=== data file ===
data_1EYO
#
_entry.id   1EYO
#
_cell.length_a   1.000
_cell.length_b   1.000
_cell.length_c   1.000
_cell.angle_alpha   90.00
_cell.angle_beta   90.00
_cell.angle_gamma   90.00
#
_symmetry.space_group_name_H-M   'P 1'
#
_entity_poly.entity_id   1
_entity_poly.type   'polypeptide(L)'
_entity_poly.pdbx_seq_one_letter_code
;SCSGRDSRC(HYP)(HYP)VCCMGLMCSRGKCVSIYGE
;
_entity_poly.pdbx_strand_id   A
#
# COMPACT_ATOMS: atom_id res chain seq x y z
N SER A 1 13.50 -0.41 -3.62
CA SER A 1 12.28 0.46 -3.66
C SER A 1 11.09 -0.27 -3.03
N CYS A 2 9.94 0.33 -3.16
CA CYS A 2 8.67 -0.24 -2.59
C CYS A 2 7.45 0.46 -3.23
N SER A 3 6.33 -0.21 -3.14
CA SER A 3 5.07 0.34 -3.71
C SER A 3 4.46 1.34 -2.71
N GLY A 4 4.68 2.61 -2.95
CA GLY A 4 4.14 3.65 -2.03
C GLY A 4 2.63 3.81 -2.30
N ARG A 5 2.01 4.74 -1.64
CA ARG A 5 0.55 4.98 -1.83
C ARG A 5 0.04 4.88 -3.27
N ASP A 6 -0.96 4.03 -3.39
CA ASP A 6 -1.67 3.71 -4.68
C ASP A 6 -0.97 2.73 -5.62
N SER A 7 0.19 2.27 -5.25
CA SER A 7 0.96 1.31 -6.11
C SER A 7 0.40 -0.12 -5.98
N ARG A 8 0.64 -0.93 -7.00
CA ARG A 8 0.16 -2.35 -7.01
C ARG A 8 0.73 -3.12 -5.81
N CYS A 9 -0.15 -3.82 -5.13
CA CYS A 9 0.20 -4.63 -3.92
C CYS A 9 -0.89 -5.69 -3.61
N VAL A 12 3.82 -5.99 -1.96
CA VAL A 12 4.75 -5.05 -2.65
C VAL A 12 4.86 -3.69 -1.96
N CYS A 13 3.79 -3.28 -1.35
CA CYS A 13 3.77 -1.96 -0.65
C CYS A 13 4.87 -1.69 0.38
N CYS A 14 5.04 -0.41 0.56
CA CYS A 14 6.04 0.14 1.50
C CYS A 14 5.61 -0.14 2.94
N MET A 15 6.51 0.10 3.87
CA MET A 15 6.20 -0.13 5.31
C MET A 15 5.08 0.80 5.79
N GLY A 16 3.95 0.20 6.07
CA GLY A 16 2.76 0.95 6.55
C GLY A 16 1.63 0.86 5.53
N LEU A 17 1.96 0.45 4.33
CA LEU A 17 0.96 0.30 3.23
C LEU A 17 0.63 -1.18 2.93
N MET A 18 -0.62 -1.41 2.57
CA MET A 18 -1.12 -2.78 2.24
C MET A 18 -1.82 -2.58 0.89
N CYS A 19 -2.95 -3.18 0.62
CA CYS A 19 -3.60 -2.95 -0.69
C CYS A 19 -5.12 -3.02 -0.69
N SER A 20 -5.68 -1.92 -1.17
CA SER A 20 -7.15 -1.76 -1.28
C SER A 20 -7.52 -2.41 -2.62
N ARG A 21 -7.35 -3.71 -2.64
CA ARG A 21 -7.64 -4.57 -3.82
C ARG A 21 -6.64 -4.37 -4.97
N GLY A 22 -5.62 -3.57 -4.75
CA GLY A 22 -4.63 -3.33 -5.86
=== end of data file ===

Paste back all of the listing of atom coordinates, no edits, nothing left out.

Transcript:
data_1EYO
#
_entry.id   1EYO
#
_cell.length_a   1.000
_cell.length_b   1.000
_cell.length_c   1.000
_cell.angle_alpha   90.00
_cell.angle_beta   90.00
_cell.angle_gamma   90.00
#
_symmetry.space_group_name_H-M   'P 1'
#
_entity_poly.entity_id   1
_entity_poly.type   'polypeptide(L)'
_entity_poly.pdbx_seq_one_letter_code
;SCSGRDSRC(HYP)(HYP)VCCMGLMCSRGKCVSIYGE
;
_entity_poly.pdbx_strand_id   A
#
# COMPACT_ATOMS: atom_id res chain seq x y z
N SER A 1 13.50 -0.41 -3.62
CA SER A 1 12.28 0.46 -3.66
C SER A 1 11.09 -0.27 -3.03
N CYS A 2 9.94 0.33 -3.16
CA CYS A 2 8.67 -0.24 -2.59
C CYS A 2 7.45 0.46 -3.23
N SER A 3 6.33 -0.21 -3.14
CA SER A 3 5.07 0.34 -3.71
C SER A 3 4.46 1.34 -2.71
N GLY A 4 4.68 2.61 -2.95
CA GLY A 4 4.14 3.65 -2.03
C GLY A 4 2.63 3.81 -2.30
N ARG A 5 2.01 4.74 -1.64
CA ARG A 5 0.55 4.98 -1.83
C ARG A 5 0.04 4.88 -3.27
N ASP A 6 -0.96 4.03 -3.39
CA ASP A 6 -1.67 3.71 -4.68
C ASP A 6 -0.97 2.73 -5.62
N SER A 7 0.19 2.27 -5.25
CA SER A 7 0.96 1.31 -6.11
C SER A 7 0.40 -0.12 -5.98
N ARG A 8 0.64 -0.93 -7.00
CA ARG A 8 0.16 -2.35 -7.01
C ARG A 8 0.73 -3.12 -5.81
N CYS A 9 -0.15 -3.82 -5.13
CA CYS A 9 0.20 -4.63 -3.92
C CYS A 9 -0.89 -5.69 -3.61
N VAL A 12 3.82 -5.99 -1.96
CA VAL A 12 4.75 -5.05 -2.65
C VAL A 12 4.86 -3.69 -1.96
N CYS A 13 3.79 -3.28 -1.35
CA CYS A 13 3.77 -1.96 -0.65
C CYS A 13 4.87 -1.69 0.38
N CYS A 14 5.04 -0.41 0.56
CA CYS A 14 6.04 0.14 1.50
C CYS A 14 5.61 -0.14 2.94
N MET A 15 6.51 0.10 3.87
CA MET A 15 6.20 -0.13 5.31
C MET A 15 5.08 0.80 5.79
N GLY A 16 3.95 0.20 6.07
CA GLY A 16 2.76 0.95 6.55
C GLY A 16 1.63 0.86 5.53
N LEU A 17 1.96 0.45 4.33
CA LEU A 17 0.96 0.30 3.23
C LEU A 17 0.63 -1.18 2.93
N MET A 18 -0.62 -1.41 2.57
CA MET A 18 -1.12 -2.78 2.24
C MET A 18 -1.82 -2.58 0.89
N CYS A 19 -2.95 -3.18 0.62
CA CYS A 19 -3.60 -2.95 -0.69
C CYS A 19 -5.12 -3.02 -0.69
N SER A 20 -5.68 -1.92 -1.17
CA SER A 20 -7.15 -1.76 -1.28
C SER A 20 -7.52 -2.41 -2.62
N ARG A 21 -7.35 -3.71 -2.64
CA ARG A 21 -7.64 -4.57 -3.82
C ARG A 21 -6.64 -4.37 -4.97
N GLY A 22 -5.62 -3.57 -4.75
CA GLY A 22 -4.63 -3.33 -5.86